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This report will discuss in detail the Business Improvement Districts (BID’s) across the country but will focus on Sunderland City Centre BID. The report will show how the reuse of historic buildings for a contemporary function is effective, and if the tools are being employed throughout cities all over the world to develop what is on offer in regards to tourism, events, leisure and hospitality.

Strategic visitor development and how it is approached will be identified and evaluated, rationale for industry planning will be expressed, application of the principles and practices strategies and the ability to draw on a range of approaches whilst formulating strategies that are appropriate to the industry. Finally drawing upon a working knowledge of practical constraints while planning strategically in a mixed economy in tourism.


A BID is a new form of private-public partnership that was developed over three decades ago through a realm of local governance now known as business improvement districts (BID). The BID model proliferated across North America, has
in recent years transferred to continents including Africa, Asia and Europe (Hoyt, L.and Gopal-Agge, 2007, pp. 946 - 949). Although it was adopted there was in fact no standardisation or definition for BIDs.

BIDs supplement public services within a particular geographical area which has been defined by boundaries that have been generated by multiyear revenue. There are several benefits of a BID these include; money that is acquired is only used in the area of the BID, increased footfall and retaining of staff, better environment, more events and the promotion of the area,cost reductions to businesses and decisions can be made and directed to what area they choose.

Business Improvement Districts (BIDs)

This research report will provide the reader with the information regarding The Antiquities and Monuments Office (AMO) of Hong Kong. The purpose of this research is to provide information about   the roles and responsibilities of The Antiquities and Monuments Office situated on the Nathan Road, Hong Kong. We will understand the background and historical record of the AMO and the functions performed by them. We will also understand the various stakeholders that are a part of the tourism and leisure industry and their contribution to the growth of this sector in Hong Kong. It will cover their relationship with the other stakeholders and their responsibilities.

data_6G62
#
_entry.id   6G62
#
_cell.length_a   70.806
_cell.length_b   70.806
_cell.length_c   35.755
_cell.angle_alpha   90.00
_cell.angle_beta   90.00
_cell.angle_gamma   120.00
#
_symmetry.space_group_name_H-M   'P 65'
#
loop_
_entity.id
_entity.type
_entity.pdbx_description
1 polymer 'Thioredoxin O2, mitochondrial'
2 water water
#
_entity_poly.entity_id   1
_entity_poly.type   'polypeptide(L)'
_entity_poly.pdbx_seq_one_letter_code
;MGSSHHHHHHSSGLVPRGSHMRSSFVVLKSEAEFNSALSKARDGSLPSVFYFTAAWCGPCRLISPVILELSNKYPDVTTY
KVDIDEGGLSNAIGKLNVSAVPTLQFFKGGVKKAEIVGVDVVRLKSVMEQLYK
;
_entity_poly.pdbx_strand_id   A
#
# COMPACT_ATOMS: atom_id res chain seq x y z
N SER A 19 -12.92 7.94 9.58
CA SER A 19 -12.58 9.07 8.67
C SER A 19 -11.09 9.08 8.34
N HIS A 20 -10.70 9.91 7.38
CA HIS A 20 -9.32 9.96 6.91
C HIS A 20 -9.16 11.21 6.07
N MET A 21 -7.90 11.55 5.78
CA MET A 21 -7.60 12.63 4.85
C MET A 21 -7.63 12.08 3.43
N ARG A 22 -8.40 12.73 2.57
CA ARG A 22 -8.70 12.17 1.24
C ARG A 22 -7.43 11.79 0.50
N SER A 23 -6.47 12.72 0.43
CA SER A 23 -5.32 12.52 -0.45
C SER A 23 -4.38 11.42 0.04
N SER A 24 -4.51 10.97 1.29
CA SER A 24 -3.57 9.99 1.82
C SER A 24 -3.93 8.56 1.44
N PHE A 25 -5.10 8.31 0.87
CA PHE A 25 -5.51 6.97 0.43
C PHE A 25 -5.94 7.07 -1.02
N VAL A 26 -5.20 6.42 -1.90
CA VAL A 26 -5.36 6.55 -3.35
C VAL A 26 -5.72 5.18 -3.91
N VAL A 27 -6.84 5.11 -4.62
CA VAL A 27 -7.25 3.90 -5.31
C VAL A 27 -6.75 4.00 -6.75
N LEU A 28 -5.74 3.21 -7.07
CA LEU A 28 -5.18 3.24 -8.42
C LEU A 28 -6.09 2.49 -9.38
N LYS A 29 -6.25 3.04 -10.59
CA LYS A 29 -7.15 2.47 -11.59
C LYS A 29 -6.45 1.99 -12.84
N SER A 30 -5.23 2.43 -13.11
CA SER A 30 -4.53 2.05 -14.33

We will also understand the role played by the AMO in the promotion, protection and development of the monuments in Hong Kong and its contribution in the development of the travel and tourism industry and its business. This research also covers the analysis of how the use of historic monuments helps in the development of the tourism and leisure travel and the benefits of using these monuments along with the challenges that come with using them as tourist sites.  In the second part of the report, we have studied the advantages and disadvantages of developing historical monuments as tourism sites. While the heritage sites are fascinating and appeal to a lot of people, they also need a lot of care and maintenance (Hong Kong Tourism Board, 2017).

The heritage sites get a lot of attention and attract not just archeologists and historians, but also local and international visitors. People visit such places in large numbers and promote them as the sites for national culture and heritage. The monuments get affected by the unplanned excavations and discoveries. The Antiquities and Monuments Office has to make decisions for to ensure publicity, maintenance and accessibility of the monuments. The monument also needs to be protected against the damage caused by the visitors and the pollution caused.

We have also done a case study of the Hong Kong Clock Tower. We have studied its background and history and its current significance. We have studied the impact that the Clock Tower has on the surrounding areas and the increase or decrease in the visitor number due to the monument. This study covers the role of AMO as a body for the promotion, conservation and protection of the historical monuments in Hong Kong (AMO Team, 2014).

The Antiquities and Monuments Office (AMO)

The cultural heritage of a country is believed to be a symbol of their cultural identity. It provides the nation and its citizens with a sense of belonging and gives the spectators insights into the nation’s past and their unique heritage. It is important that this heritage is conserved and promoted to make the people of not just the nation, but across the world, aware of the rich culture and the history of the country. It must not just be conserved, but also be treasured and promoted for the future generations to be able to enjoy it. For this very purpose,

Strategic visitor development

The Antiquities and monuments office was made in Hong Kong along with the Antiquities Advisory Board for the protection and preservation of the historical monuments of Hong Kong. Both of these bodies were established by the enforcement of The  Antiquities and  Monuments Ordinance in the year 1976. This was done to make sure that the historic monuments of Hong Kong were restored, protected, developed and promoted as tourist spots or other useful buildings in order to make the best possible use of them.